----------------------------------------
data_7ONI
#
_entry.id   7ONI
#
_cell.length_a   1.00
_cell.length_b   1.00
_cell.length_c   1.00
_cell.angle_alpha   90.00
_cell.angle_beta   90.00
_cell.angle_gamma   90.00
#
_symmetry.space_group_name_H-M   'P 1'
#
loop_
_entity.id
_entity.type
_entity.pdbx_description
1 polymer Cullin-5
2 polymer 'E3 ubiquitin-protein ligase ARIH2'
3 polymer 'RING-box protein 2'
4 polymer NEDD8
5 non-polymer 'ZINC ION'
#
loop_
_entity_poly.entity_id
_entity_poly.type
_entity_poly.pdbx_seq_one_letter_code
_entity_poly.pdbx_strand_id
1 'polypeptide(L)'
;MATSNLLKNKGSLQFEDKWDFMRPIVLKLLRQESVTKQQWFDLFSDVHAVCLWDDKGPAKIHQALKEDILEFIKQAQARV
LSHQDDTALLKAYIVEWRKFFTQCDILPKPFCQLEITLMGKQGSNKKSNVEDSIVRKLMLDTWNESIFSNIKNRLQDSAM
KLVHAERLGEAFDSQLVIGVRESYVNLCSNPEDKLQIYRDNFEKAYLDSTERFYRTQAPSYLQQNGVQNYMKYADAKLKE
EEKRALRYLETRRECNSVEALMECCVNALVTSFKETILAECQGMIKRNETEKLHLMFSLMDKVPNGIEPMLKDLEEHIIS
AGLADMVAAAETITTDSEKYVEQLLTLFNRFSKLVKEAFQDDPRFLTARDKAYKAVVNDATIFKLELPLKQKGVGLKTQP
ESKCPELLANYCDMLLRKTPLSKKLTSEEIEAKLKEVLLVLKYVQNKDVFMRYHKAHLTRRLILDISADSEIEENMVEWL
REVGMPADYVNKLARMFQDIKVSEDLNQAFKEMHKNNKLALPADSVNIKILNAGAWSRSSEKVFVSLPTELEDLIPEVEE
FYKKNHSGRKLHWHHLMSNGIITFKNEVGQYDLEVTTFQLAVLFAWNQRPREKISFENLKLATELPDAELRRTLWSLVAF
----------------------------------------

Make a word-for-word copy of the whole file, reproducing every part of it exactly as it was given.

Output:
data_7ONI
#
_entry.id   7ONI
#
_cell.length_a   1.00
_cell.length_b   1.00
_cell.length_c   1.00
_cell.angle_alpha   90.00
_cell.angle_beta   90.00
_cell.angle_gamma   90.00
#
_symmetry.space_group_name_H-M   'P 1'
#
loop_
_entity.id
_entity.type
_entity.pdbx_description
1 polymer Cullin-5
2 polymer 'E3 ubiquitin-protein ligase ARIH2'
3 polymer 'RING-box protein 2'
4 polymer NEDD8
5 non-polymer 'ZINC ION'
#
loop_
_entity_poly.entity_id
_entity_poly.type
_entity_poly.pdbx_seq_one_letter_code
_entity_poly.pdbx_strand_id
1 'polypeptide(L)'
;MATSNLLKNKGSLQFEDKWDFMRPIVLKLLRQESVTKQQWFDLFSDVHAVCLWDDKGPAKIHQALKEDILEFIKQAQARV
LSHQDDTALLKAYIVEWRKFFTQCDILPKPFCQLEITLMGKQGSNKKSNVEDSIVRKLMLDTWNESIFSNIKNRLQDSAM
KLVHAERLGEAFDSQLVIGVRESYVNLCSNPEDKLQIYRDNFEKAYLDSTERFYRTQAPSYLQQNGVQNYMKYADAKLKE
EEKRALRYLETRRECNSVEALMECCVNALVTSFKETILAECQGMIKRNETEKLHLMFSLMDKVPNGIEPMLKDLEEHIIS
AGLADMVAAAETITTDSEKYVEQLLTLFNRFSKLVKEAFQDDPRFLTARDKAYKAVVNDATIFKLELPLKQKGVGLKTQP
ESKCPELLANYCDMLLRKTPLSKKLTSEEIEAKLKEVLLVLKYVQNKDVFMRYHKAHLTRRLILDISADSEIEENMVEWL
REVGMPADYVNKLARMFQDIKVSEDLNQAFKEMHKNNKLALPADSVNIKILNAGAWSRSSEKVFVSLPTELEDLIPEVEE
FYKKNHSGRKLHWHHLMSNGIITFKNEVGQYDLEVTTFQLAVLFAWNQRPREKISFENLKLATELPDAELRRTLWSLVAF